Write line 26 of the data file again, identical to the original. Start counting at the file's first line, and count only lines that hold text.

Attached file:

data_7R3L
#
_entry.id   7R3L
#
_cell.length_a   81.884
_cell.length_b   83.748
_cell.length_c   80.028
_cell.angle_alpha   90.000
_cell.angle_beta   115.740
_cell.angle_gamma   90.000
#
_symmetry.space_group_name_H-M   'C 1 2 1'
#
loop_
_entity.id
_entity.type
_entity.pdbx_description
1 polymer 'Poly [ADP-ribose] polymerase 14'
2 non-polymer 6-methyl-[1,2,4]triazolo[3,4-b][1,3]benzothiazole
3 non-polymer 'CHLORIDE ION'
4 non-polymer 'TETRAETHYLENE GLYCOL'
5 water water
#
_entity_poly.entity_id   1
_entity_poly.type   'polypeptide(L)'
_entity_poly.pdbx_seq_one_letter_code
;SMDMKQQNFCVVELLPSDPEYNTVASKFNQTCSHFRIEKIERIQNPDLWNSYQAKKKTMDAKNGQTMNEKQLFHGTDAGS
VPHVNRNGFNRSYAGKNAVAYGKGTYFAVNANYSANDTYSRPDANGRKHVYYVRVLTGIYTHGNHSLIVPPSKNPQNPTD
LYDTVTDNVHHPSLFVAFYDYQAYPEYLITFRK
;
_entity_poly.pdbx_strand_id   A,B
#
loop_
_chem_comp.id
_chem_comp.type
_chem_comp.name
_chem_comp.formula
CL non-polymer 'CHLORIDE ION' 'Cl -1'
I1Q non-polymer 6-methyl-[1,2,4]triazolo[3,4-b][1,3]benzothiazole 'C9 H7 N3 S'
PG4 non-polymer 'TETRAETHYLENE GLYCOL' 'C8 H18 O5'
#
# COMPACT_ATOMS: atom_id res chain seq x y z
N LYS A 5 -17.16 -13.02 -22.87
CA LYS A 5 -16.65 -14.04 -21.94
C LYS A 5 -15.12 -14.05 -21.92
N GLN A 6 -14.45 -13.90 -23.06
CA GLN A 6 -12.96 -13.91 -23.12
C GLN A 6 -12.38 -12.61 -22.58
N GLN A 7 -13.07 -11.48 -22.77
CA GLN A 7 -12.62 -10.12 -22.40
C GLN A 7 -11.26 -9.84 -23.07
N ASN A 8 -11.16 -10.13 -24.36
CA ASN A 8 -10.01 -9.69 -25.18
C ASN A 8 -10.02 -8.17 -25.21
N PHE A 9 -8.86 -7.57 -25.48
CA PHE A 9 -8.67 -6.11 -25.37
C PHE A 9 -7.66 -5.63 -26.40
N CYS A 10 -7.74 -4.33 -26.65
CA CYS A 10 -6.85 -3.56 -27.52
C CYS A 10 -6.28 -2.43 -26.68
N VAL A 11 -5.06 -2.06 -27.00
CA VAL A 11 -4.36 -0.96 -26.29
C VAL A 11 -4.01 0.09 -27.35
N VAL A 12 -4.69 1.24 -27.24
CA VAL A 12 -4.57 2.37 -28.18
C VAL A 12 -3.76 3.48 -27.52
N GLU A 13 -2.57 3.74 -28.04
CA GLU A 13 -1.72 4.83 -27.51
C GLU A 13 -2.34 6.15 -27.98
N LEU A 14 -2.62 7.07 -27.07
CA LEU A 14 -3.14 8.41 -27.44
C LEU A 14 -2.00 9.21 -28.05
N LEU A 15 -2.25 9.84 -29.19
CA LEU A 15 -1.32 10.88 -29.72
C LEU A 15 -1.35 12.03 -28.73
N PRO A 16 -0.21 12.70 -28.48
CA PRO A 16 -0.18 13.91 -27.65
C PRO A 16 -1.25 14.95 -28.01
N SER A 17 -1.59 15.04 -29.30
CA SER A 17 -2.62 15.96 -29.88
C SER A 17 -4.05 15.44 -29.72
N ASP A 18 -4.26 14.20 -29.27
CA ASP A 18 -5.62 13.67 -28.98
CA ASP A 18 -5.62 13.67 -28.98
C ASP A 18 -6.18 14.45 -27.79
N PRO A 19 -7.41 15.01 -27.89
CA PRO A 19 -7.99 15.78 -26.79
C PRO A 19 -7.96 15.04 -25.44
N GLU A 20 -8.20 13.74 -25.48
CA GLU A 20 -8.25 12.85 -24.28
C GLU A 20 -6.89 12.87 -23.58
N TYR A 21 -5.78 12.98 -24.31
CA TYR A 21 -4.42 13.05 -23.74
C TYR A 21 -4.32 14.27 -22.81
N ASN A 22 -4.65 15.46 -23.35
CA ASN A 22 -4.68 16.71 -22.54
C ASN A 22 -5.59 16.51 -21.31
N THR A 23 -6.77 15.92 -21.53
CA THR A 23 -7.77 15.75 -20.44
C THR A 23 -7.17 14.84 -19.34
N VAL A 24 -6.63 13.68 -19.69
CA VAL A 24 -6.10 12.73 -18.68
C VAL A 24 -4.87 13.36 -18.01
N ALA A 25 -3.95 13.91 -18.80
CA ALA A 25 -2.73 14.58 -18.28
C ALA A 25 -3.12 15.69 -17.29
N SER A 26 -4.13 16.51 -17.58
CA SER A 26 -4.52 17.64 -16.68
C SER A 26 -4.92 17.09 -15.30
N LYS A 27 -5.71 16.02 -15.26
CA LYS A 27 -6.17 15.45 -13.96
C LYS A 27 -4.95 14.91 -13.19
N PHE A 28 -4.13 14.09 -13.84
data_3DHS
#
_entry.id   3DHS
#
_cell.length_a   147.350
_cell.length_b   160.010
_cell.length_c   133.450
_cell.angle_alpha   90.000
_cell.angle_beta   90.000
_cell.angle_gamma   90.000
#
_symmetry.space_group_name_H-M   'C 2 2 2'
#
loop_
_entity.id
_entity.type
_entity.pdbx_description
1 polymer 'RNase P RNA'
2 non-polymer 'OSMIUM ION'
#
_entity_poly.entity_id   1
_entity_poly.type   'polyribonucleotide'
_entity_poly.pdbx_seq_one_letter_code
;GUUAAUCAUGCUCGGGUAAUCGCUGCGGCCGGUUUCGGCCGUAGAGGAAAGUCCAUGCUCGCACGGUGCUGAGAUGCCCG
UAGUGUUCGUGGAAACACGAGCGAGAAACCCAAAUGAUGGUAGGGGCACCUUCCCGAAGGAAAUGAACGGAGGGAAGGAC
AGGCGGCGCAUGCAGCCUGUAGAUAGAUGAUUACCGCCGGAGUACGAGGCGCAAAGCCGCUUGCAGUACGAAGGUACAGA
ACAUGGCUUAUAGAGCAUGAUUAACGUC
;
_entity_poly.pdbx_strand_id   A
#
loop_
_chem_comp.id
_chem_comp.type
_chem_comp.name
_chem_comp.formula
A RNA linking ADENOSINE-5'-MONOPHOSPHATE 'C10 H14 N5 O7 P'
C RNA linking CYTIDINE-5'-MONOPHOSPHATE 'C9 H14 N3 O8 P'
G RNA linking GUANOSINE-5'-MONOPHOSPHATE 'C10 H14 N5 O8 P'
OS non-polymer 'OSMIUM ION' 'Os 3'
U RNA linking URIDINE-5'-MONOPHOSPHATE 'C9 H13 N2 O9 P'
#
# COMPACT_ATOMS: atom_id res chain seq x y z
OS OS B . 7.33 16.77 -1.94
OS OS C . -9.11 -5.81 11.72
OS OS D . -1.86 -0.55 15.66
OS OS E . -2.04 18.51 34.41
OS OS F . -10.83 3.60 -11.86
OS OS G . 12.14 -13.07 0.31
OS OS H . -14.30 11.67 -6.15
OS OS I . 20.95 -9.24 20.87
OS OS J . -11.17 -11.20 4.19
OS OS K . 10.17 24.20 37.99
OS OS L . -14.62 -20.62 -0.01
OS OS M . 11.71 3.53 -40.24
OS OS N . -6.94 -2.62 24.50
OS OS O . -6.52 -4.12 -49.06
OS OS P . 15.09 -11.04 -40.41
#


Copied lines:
_entity_poly.pdbx_seq_one_letter_code